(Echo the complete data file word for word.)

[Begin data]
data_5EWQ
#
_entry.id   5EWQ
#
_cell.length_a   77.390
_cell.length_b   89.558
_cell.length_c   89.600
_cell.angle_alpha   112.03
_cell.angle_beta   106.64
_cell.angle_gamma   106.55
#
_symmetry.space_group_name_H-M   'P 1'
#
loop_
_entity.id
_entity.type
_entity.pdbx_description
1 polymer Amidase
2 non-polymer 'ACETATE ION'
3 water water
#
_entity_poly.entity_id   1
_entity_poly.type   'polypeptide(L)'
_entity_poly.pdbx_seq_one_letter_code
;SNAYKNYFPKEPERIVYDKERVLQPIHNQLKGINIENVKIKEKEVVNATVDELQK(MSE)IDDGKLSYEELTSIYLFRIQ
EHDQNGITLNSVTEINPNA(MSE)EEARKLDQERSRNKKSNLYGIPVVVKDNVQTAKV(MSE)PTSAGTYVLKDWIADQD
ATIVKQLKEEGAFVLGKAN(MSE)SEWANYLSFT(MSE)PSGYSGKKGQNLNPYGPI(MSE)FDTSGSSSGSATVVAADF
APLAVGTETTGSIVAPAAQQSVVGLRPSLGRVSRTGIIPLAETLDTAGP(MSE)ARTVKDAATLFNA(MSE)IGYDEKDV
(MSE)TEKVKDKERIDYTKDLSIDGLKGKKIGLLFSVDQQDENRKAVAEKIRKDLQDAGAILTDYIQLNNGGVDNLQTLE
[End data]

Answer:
data_5EWQ
#
_entry.id   5EWQ
#
_cell.length_a   77.390
_cell.length_b   89.558
_cell.length_c   89.600
_cell.angle_alpha   112.03
_cell.angle_beta   106.64
_cell.angle_gamma   106.55
#
_symmetry.space_group_name_H-M   'P 1'
#
loop_
_entity.id
_entity.type
_entity.pdbx_description
1 polymer Amidase
2 non-polymer 'ACETATE ION'
3 water water
#
_entity_poly.entity_id   1
_entity_poly.type   'polypeptide(L)'
_entity_poly.pdbx_seq_one_letter_code
;SNAYKNYFPKEPERIVYDKERVLQPIHNQLKGINIENVKIKEKEVVNATVDELQK(MSE)IDDGKLSYEELTSIYLFRIQ
EHDQNGITLNSVTEINPNA(MSE)EEARKLDQERSRNKKSNLYGIPVVVKDNVQTAKV(MSE)PTSAGTYVLKDWIADQD
ATIVKQLKEEGAFVLGKAN(MSE)SEWANYLSFT(MSE)PSGYSGKKGQNLNPYGPI(MSE)FDTSGSSSGSATVVAADF
APLAVGTETTGSIVAPAAQQSVVGLRPSLGRVSRTGIIPLAETLDTAGP(MSE)ARTVKDAATLFNA(MSE)IGYDEKDV
(MSE)TEKVKDKERIDYTKDLSIDGLKGKKIGLLFSVDQQDENRKAVAEKIRKDLQDAGAILTDYIQLNNGGVDNLQTLE